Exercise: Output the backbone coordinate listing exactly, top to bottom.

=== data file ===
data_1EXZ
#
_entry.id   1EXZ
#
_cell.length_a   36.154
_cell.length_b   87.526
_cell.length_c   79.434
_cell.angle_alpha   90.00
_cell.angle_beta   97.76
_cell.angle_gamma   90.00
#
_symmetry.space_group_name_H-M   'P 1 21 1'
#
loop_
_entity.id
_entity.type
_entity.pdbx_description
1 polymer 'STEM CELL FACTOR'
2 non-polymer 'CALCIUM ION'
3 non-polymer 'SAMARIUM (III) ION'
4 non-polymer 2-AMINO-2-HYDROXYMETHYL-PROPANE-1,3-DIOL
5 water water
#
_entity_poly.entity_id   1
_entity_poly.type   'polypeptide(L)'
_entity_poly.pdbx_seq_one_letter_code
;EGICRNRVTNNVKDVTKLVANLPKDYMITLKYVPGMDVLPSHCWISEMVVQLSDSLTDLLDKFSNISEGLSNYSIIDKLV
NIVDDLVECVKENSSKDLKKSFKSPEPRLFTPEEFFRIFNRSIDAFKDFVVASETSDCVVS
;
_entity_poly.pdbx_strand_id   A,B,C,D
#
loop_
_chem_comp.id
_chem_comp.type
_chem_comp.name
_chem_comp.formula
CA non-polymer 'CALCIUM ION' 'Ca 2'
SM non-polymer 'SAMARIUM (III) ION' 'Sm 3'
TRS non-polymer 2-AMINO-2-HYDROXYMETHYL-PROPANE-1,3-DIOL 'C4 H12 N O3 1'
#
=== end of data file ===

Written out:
data_1EXZ
#
_entry.id   1EXZ
#
_cell.length_a   36.154
_cell.length_b   87.526
_cell.length_c   79.434
_cell.angle_alpha   90.00
_cell.angle_beta   97.76
_cell.angle_gamma   90.00
#
_symmetry.space_group_name_H-M   'P 1 21 1'
#
loop_
_entity.id
_entity.type
_entity.pdbx_description
1 polymer 'STEM CELL FACTOR'
2 non-polymer 'CALCIUM ION'
3 non-polymer 'SAMARIUM (III) ION'
4 non-polymer 2-AMINO-2-HYDROXYMETHYL-PROPANE-1,3-DIOL
5 water water
#
_entity_poly.entity_id   1
_entity_poly.type   'polypeptide(L)'
_entity_poly.pdbx_seq_one_letter_code
;EGICRNRVTNNVKDVTKLVANLPKDYMITLKYVPGMDVLPSHCWISEMVVQLSDSLTDLLDKFSNISEGLSNYSIIDKLV
NIVDDLVECVKENSSKDLKKSFKSPEPRLFTPEEFFRIFNRSIDAFKDFVVASETSDCVVS
;
_entity_poly.pdbx_strand_id   A,B,C,D
#
loop_
_chem_comp.id
_chem_comp.type
_chem_comp.name
_chem_comp.formula
CA non-polymer 'CALCIUM ION' 'Ca 2'
SM non-polymer 'SAMARIUM (III) ION' 'Sm 3'
TRS non-polymer 2-AMINO-2-HYDROXYMETHYL-PROPANE-1,3-DIOL 'C4 H12 N O3 1'
#